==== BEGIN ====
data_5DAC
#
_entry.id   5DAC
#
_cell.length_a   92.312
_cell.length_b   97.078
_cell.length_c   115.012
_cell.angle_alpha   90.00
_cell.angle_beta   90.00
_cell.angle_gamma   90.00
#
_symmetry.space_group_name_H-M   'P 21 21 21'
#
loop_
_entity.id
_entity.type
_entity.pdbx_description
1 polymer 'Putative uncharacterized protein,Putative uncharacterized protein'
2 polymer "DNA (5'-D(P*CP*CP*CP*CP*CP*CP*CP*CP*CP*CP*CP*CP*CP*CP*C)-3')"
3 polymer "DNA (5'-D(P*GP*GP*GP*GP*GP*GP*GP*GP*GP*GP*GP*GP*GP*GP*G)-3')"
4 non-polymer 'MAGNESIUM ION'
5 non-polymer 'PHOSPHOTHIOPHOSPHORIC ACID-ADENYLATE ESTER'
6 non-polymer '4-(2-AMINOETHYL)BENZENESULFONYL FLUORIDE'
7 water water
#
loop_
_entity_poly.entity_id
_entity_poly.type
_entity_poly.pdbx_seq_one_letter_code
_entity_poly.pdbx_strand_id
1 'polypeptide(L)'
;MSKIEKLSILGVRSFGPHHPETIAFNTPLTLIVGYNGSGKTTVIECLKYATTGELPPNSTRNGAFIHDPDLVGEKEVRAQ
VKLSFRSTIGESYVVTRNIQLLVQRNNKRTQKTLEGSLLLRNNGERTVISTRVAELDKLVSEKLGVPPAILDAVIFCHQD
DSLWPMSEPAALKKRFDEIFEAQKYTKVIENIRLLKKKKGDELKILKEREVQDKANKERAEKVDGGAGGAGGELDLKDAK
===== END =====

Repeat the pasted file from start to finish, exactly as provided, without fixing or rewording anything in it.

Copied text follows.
data_5DAC
#
_entry.id   5DAC
#
_cell.length_a   92.312
_cell.length_b   97.078
_cell.length_c   115.012
_cell.angle_alpha   90.00
_cell.angle_beta   90.00
_cell.angle_gamma   90.00
#
_symmetry.space_group_name_H-M   'P 21 21 21'
#
loop_
_entity.id
_entity.type
_entity.pdbx_description
1 polymer 'Putative uncharacterized protein,Putative uncharacterized protein'
2 polymer "DNA (5'-D(P*CP*CP*CP*CP*CP*CP*CP*CP*CP*CP*CP*CP*CP*CP*C)-3')"
3 polymer "DNA (5'-D(P*GP*GP*GP*GP*GP*GP*GP*GP*GP*GP*GP*GP*GP*GP*G)-3')"
4 non-polymer 'MAGNESIUM ION'
5 non-polymer 'PHOSPHOTHIOPHOSPHORIC ACID-ADENYLATE ESTER'
6 non-polymer '4-(2-AMINOETHYL)BENZENESULFONYL FLUORIDE'
7 water water
#
loop_
_entity_poly.entity_id
_entity_poly.type
_entity_poly.pdbx_seq_one_letter_code
_entity_poly.pdbx_strand_id
1 'polypeptide(L)'
;MSKIEKLSILGVRSFGPHHPETIAFNTPLTLIVGYNGSGKTTVIECLKYATTGELPPNSTRNGAFIHDPDLVGEKEVRAQ
VKLSFRSTIGESYVVTRNIQLLVQRNNKRTQKTLEGSLLLRNNGERTVISTRVAELDKLVSEKLGVPPAILDAVIFCHQD
DSLWPMSEPAALKKRFDEIFEAQKYTKVIENIRLLKKKKGDELKILKEREVQDKANKERAEKVDGGAGGAGGELDLKDAK